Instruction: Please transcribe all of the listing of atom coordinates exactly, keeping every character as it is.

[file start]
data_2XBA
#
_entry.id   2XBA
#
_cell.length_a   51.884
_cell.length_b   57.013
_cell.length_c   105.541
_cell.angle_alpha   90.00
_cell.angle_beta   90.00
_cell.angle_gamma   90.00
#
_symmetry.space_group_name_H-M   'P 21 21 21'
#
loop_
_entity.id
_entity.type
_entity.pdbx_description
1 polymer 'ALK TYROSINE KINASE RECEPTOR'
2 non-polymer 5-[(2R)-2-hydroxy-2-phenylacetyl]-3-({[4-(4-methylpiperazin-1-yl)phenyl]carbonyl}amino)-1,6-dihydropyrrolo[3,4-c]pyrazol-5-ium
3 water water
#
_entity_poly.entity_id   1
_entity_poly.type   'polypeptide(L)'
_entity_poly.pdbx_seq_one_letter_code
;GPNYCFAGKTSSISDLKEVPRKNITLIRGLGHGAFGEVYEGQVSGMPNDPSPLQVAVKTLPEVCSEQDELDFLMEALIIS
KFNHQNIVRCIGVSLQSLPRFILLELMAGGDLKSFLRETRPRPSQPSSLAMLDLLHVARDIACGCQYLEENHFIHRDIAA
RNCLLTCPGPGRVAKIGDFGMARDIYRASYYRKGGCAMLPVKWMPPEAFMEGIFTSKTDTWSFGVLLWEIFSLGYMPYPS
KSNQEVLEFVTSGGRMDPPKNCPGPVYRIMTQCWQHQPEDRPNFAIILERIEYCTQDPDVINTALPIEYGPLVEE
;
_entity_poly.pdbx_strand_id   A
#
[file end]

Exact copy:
data_2XBA
#
_entry.id   2XBA
#
_cell.length_a   51.884
_cell.length_b   57.013
_cell.length_c   105.541
_cell.angle_alpha   90.00
_cell.angle_beta   90.00
_cell.angle_gamma   90.00
#
_symmetry.space_group_name_H-M   'P 21 21 21'
#
loop_
_entity.id
_entity.type
_entity.pdbx_description
1 polymer 'ALK TYROSINE KINASE RECEPTOR'
2 non-polymer 5-[(2R)-2-hydroxy-2-phenylacetyl]-3-({[4-(4-methylpiperazin-1-yl)phenyl]carbonyl}amino)-1,6-dihydropyrrolo[3,4-c]pyrazol-5-ium
3 water water
#
_entity_poly.entity_id   1
_entity_poly.type   'polypeptide(L)'
_entity_poly.pdbx_seq_one_letter_code
;GPNYCFAGKTSSISDLKEVPRKNITLIRGLGHGAFGEVYEGQVSGMPNDPSPLQVAVKTLPEVCSEQDELDFLMEALIIS
KFNHQNIVRCIGVSLQSLPRFILLELMAGGDLKSFLRETRPRPSQPSSLAMLDLLHVARDIACGCQYLEENHFIHRDIAA
RNCLLTCPGPGRVAKIGDFGMARDIYRASYYRKGGCAMLPVKWMPPEAFMEGIFTSKTDTWSFGVLLWEIFSLGYMPYPS
KSNQEVLEFVTSGGRMDPPKNCPGPVYRIMTQCWQHQPEDRPNFAIILERIEYCTQDPDVINTALPIEYGPLVEE
;
_entity_poly.pdbx_strand_id   A
#